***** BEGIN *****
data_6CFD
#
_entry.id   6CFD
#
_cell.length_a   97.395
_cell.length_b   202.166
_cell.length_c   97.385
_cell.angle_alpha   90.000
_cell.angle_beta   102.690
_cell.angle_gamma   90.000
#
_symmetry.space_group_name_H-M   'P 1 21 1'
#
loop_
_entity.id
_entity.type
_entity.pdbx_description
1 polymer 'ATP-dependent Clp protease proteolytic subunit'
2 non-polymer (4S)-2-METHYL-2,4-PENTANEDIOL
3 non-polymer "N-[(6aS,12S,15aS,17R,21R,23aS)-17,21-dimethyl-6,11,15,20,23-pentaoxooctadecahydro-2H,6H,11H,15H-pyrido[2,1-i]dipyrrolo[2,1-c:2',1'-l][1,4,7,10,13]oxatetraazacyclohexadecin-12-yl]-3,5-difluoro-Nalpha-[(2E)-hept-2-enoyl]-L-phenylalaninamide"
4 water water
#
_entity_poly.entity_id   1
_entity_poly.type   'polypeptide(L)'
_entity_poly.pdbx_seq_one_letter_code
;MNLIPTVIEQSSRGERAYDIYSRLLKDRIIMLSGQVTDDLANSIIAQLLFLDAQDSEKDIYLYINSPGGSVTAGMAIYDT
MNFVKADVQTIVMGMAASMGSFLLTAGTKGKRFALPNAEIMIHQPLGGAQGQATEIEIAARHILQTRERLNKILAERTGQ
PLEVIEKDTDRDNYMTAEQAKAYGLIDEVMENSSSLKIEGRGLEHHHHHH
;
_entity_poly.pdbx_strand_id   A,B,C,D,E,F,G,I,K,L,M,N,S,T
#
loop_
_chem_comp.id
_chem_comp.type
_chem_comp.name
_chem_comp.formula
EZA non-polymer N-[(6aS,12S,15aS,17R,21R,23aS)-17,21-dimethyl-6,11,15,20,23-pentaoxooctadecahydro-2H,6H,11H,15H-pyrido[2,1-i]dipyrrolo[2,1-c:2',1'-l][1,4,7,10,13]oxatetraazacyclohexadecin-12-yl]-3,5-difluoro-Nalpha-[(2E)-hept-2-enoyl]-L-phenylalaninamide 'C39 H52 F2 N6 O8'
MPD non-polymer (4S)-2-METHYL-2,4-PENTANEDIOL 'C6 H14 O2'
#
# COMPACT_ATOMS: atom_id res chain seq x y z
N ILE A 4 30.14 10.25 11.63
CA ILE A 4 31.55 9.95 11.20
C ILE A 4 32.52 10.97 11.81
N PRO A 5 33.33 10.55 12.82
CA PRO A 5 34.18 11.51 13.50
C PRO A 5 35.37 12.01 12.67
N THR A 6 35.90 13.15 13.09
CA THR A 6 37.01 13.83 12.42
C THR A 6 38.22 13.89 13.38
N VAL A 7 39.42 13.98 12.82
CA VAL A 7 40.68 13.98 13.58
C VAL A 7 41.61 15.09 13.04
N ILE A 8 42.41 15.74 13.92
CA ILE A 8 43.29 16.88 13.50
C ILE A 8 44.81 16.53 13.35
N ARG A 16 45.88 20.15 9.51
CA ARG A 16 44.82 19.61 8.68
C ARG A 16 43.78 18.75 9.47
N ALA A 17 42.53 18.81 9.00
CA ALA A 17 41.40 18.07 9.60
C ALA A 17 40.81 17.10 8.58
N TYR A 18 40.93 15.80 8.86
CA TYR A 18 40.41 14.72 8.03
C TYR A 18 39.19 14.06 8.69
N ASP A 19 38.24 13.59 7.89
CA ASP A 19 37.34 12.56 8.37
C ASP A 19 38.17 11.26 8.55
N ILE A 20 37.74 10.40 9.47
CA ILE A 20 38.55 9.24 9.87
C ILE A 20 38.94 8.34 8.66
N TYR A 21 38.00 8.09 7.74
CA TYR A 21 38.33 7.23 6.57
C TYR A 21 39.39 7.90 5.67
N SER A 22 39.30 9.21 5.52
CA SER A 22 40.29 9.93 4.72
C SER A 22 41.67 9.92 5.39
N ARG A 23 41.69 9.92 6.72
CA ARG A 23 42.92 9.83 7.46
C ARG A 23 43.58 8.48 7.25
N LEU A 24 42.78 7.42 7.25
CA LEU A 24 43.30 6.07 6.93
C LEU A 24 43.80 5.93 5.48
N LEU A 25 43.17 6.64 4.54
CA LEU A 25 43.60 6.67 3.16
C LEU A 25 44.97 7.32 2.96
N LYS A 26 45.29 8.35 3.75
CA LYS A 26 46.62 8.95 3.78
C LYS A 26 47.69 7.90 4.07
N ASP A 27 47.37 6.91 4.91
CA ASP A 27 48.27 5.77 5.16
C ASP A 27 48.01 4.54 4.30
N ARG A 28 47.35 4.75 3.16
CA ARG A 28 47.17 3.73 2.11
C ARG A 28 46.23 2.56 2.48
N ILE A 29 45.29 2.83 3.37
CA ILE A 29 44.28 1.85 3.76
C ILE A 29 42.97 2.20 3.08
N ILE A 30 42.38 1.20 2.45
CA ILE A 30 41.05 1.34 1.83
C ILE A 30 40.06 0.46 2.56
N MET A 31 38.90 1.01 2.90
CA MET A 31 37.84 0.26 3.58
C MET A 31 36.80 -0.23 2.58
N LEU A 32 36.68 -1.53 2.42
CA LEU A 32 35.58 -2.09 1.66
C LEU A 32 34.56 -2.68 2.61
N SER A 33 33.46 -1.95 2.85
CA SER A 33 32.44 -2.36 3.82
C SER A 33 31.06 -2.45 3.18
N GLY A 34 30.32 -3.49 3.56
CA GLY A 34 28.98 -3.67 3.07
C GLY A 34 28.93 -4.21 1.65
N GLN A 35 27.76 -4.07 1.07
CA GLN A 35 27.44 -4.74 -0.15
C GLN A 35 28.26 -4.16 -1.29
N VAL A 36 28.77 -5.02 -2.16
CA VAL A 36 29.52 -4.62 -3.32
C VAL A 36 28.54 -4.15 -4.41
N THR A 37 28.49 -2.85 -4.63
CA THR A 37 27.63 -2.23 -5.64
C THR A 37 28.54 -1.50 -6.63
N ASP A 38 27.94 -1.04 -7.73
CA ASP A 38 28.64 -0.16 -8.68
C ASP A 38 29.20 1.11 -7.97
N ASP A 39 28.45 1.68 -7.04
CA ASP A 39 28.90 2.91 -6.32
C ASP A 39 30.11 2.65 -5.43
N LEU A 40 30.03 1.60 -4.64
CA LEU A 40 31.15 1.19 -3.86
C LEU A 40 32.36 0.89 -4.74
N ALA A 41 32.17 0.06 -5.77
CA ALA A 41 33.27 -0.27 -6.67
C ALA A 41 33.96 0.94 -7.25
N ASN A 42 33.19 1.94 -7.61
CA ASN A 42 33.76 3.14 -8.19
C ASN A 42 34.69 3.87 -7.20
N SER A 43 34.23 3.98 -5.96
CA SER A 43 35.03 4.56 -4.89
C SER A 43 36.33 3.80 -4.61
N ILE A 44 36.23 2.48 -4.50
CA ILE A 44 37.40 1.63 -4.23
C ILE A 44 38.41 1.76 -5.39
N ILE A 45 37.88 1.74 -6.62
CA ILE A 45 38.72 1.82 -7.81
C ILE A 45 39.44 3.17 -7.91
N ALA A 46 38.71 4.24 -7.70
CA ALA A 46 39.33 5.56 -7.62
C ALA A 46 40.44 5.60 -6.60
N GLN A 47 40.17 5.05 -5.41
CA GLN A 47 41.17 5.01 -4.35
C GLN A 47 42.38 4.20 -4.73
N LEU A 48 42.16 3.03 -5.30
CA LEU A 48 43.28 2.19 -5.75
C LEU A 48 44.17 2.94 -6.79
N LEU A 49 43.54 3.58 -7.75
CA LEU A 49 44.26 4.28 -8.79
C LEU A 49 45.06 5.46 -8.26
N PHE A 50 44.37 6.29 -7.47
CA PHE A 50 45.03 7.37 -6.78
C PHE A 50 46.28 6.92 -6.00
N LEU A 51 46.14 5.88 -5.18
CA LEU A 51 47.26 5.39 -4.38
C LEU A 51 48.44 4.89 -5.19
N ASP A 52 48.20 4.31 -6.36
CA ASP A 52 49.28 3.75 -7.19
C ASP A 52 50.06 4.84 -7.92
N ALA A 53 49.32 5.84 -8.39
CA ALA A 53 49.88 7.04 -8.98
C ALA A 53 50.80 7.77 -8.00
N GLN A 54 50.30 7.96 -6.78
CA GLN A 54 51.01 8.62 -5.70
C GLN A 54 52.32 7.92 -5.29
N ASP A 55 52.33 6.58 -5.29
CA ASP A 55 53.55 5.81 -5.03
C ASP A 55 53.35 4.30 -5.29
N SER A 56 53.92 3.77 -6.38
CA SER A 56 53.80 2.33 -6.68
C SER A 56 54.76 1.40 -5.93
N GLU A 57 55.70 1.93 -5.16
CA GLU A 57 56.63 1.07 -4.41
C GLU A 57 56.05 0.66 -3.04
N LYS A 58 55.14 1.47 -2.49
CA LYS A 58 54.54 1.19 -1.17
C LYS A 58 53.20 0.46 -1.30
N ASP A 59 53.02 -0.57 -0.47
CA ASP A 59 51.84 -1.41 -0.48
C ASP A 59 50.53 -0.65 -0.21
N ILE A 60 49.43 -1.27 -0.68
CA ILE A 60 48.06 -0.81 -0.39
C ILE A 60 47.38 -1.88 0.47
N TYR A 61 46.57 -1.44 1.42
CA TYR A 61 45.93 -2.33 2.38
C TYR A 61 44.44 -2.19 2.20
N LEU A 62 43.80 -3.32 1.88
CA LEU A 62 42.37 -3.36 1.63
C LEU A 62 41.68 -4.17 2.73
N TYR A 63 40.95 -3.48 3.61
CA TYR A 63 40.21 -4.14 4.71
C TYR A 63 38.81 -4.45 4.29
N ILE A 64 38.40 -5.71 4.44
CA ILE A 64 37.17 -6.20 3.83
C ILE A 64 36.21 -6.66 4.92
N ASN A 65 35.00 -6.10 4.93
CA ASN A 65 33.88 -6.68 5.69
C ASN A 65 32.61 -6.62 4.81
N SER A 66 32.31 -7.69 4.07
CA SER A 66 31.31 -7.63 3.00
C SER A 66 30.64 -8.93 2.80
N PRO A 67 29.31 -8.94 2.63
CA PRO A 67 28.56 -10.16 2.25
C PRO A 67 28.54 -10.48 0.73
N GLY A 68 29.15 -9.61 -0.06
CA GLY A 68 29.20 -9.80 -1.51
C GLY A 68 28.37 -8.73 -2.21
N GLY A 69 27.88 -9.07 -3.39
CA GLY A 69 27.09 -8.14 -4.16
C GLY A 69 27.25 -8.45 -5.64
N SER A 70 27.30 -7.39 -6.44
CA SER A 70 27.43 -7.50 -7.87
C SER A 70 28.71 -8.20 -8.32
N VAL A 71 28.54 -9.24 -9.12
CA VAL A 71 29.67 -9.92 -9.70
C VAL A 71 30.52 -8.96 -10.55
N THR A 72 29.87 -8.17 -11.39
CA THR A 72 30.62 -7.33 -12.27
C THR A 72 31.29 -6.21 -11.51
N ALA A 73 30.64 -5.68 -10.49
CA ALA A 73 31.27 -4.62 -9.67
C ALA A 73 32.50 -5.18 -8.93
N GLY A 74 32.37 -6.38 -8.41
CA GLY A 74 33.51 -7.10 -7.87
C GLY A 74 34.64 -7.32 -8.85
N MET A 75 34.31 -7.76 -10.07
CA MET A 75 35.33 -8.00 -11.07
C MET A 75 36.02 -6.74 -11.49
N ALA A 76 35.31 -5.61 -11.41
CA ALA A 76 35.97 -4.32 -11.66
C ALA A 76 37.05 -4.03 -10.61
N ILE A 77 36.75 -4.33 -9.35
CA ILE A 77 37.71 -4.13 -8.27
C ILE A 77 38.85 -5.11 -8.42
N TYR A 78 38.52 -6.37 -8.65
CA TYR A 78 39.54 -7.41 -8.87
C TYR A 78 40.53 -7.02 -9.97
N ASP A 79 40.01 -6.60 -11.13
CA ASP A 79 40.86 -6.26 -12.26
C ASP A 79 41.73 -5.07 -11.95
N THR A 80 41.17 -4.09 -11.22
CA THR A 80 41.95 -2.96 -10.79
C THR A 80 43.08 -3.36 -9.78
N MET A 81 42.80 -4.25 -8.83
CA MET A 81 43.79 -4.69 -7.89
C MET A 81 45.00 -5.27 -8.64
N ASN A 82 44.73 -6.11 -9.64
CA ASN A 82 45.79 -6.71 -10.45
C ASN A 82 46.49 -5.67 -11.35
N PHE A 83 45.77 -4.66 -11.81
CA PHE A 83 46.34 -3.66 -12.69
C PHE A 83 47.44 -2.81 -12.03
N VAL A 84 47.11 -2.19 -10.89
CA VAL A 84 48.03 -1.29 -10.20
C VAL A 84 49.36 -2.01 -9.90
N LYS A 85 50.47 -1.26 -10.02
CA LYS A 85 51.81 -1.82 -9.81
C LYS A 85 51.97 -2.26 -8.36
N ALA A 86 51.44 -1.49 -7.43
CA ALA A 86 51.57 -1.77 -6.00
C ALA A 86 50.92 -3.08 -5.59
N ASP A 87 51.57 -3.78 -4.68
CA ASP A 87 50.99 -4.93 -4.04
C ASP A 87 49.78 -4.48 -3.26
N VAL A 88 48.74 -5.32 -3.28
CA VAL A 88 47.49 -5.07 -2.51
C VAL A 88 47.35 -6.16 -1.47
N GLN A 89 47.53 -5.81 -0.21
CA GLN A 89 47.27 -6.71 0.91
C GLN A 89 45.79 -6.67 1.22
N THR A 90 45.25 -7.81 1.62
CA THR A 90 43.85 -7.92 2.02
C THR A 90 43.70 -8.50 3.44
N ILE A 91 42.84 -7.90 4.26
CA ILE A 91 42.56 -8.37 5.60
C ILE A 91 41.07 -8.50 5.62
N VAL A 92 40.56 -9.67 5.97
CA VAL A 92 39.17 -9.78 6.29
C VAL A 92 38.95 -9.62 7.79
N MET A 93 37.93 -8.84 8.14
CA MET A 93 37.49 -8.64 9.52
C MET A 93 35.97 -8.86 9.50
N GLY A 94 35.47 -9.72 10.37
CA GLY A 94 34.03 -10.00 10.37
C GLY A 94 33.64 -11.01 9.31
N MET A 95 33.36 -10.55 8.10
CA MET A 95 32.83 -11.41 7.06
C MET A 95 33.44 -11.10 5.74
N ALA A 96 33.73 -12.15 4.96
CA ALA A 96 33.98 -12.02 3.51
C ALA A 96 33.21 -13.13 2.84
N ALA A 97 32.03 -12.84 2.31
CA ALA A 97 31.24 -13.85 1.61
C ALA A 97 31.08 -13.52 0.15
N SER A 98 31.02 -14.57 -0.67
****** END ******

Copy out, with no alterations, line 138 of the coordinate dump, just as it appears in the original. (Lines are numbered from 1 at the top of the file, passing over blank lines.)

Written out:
CA SER A 43 35.03 4.56 -4.89